Lenalidomide Consolidation Benefits CLL Patients Post Chemoimmunotherapy

Chemoimmunotherapy followed by lenalidomide consolidation is tolerated and extends PFS and OS in CLL patients.

A short course of lenalidomide consolidation after receiving chemoimmunotherapy extended survival in patients with non-del(11q) chronic lymphocytic leukemia (CLL), according to results from the Cancer and Leukemia Group B (CALGB) 10404 trial. Fludarabine/rituximab (FR) plus lenalidomide (FR+L) and FR plus cyclophosphamide (FCR) both had superior efficacy compared with FR chemoimmunotherapy alone in these patients.

“This large randomized phase II study has identified two treatment strategies that could be pursued in future phase III trials for previously untreated non-del(11q) CLL patients requiring therapy, including chemoimmunotherapy with either FR+L or FCR,” wrote study authors led by John C. Byrd, MD, at The Ohio State University.

The authors noted that both treatment strategies exceeded the 2-year progression-free survival (PFS) rate observed with fludarabine plus cyclophosphamide (FC) in earlier studies. The results and analysis of the study were published in the American Society of Hematology journal Blood Advances.

Byrd and colleagues conducted the phase II study in an attempt to define the role of lenalidomide in patients with non-del(11q) disease. The researchers randomly assigned 342 treatment-naive patients to FR (n = 123), FR+L (n = 109), or FCR (n = 110) and compared survival rates with historical controls treated with FC.

The 2-year PFS rate for patients assigned to FR was 64%. In comparison, the 2-year PFS rate was 72% for FR+L and 74% for FCR. Both FR+L and FCR had rates significantly greater than those seen in the historical controls (60%).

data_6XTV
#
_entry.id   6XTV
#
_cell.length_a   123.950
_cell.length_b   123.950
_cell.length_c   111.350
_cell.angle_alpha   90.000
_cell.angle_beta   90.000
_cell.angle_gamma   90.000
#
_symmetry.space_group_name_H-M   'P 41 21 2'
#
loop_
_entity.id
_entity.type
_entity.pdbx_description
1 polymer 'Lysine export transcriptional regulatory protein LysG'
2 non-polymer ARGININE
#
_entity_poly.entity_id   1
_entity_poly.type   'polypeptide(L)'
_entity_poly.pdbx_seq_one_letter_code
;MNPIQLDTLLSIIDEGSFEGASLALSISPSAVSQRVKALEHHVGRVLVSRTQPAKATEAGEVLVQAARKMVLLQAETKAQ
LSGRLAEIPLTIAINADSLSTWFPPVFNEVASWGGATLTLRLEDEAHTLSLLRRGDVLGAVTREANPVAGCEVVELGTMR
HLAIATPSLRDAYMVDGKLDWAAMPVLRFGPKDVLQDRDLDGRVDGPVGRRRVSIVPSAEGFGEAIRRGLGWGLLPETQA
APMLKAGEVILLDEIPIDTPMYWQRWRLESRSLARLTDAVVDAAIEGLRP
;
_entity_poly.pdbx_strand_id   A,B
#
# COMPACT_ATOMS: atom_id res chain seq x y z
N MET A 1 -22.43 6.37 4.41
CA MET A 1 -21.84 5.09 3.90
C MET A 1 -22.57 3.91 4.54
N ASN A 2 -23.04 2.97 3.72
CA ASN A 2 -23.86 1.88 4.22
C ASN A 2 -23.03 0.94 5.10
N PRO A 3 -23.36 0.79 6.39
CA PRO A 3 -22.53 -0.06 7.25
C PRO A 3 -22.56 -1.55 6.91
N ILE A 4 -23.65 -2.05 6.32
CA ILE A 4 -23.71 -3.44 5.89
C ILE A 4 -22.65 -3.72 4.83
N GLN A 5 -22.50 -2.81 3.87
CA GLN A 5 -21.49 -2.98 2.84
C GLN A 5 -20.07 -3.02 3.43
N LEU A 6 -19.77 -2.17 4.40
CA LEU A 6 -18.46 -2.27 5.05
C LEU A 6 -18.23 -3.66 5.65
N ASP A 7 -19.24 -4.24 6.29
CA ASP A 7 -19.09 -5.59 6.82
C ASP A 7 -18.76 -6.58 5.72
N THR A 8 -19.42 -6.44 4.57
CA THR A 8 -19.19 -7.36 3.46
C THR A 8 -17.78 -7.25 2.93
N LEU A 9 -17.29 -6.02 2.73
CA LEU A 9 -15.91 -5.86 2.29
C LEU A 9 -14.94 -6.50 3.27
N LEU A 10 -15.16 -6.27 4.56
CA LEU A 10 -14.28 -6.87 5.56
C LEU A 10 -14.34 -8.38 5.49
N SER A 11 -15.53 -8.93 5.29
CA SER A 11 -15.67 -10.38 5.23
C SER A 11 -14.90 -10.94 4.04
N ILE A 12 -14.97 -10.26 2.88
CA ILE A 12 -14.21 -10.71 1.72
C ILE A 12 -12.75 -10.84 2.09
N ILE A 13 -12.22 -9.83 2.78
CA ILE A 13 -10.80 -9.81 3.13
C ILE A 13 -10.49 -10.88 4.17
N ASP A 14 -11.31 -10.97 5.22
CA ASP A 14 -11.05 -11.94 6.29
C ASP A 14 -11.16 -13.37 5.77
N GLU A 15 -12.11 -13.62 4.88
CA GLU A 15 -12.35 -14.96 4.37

The median PFS of 43 months for patients assigned FR was significantly shorter than that for patients assigned FR+L (61 months; P = .04) and those assigned FCR (97 months; P < .001).

With a median follow-up of 73 months, the median overall survival (OS) was only reached in patients assigned FCR (101 months). Treatment with FR+L resulted in a risk for death that decreased over time and was lower than treatment with FR at later time points (P = .01). However, the risk for death with FR+L was not significantly different from FCR (P = .21).

“The mechanism accounting for clinical benefit of lenalidomide consolidation therapy in our study is unknown,” the researchers wrote. “However, the findings are consistent with positive data from lenalidomide maintenance trials in CLL and lymphoma, despite lack of deepening response.”

The majority of patients received all 6 cycles of induction therapy regardless of treatment arm. Failure to complete therapy was most commonly caused by failure to recover blood counts, toxicity of therapy, or disease progression. Six deaths occurred, three with FR and three with FCR.

In general, “adverse events were manageable and typical of those reported with these different chemoimmunotherapy regimens or monotherapy with lenalidomide,” according to the researchers.

“The relevance of this study’s findings in the context of a rapidly moving field of CLL therapeutics must be considered and outside of the lenalidomide consolidation arm are of little impact,” the researchers concluded.